Nairobi — One minute you are friends next you are foes and such is life.
For many people, it is never easy to accept and move on; after a relationship is over they tend to vent out in a way that may eventually hurt their partners.
But then, there are those who just want to blackmail, coerce or manipulate someone and usually take maximum advantage of anything that they have at hand that can 'harm' them.
They do all this in the name of revenge.
Detectives in Kenya say they receive "so many complaints" reported to the Cybercrime Unit and no one is spared by the wrath of cyber bullying, despite your social status.
People seeking political positions often fall victim to cyber bullying, where sensitive pictures or videos are shared on social media just a few days to voting, a well-calculated move by the culprits to 'steal' their support.
During the Jubilee Party primaries, video footage, allegedly of one of the Woman Representative aspirants went viral, attracting mixed reactions from city residents.
Though nothing disparaging is seen in the video, a curvy woman is seen wearing a short dress while in the kitchen preparing food.
The motive of sharing the video according to police was to paint her in a bad light among "sensitive voters - moral adherents."
In Rwanda, one of the presidential aspirants Diane Shima is also a victim.
Someone leaked her nude photos, where she is seen striking poses.
As established by Capital FM News, there are hundreds of online platforms where people are permitted to post nude pictures in the name of exposing their 'evil' partners or revenging after a heartbreak experience.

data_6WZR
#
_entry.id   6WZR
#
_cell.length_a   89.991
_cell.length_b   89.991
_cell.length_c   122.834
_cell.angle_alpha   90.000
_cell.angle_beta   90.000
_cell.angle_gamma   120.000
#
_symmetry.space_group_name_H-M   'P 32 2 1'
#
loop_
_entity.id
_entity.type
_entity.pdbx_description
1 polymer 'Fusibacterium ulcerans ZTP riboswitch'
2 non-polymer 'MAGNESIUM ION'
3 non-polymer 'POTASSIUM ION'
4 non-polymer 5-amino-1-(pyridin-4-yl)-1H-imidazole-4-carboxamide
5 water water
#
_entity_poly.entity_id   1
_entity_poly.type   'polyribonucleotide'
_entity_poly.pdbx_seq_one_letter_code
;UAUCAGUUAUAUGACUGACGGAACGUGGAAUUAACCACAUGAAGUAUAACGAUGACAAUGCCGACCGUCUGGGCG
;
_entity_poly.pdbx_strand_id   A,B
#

There are tens of Telegram groups whose main business is just that.
Hundreds of people have fallen victim after their pictures or videos were shared on such platforms, which eventually leak across other online platforms.
Other people do it for fun and more so sex pets who get irked after they are turned away by their target 'prey'.
Beatrice (not her real name) is worried that her image will be soiled if naked pictures she had sent to a friend are leaked.
The friend has been blackmailing her with all manner of demands and he continues to have an upper hand even after she has met all of them.
"Now he wants me to give him a list of all the boyfriends I have ever had," a traumatised Beatrice told Capital FM News.
"I innocently shared my photos with him because I trusted him ... I thought he was mature."
Her story is no different from thousands of others in the country, who are living with the fear of the unknown.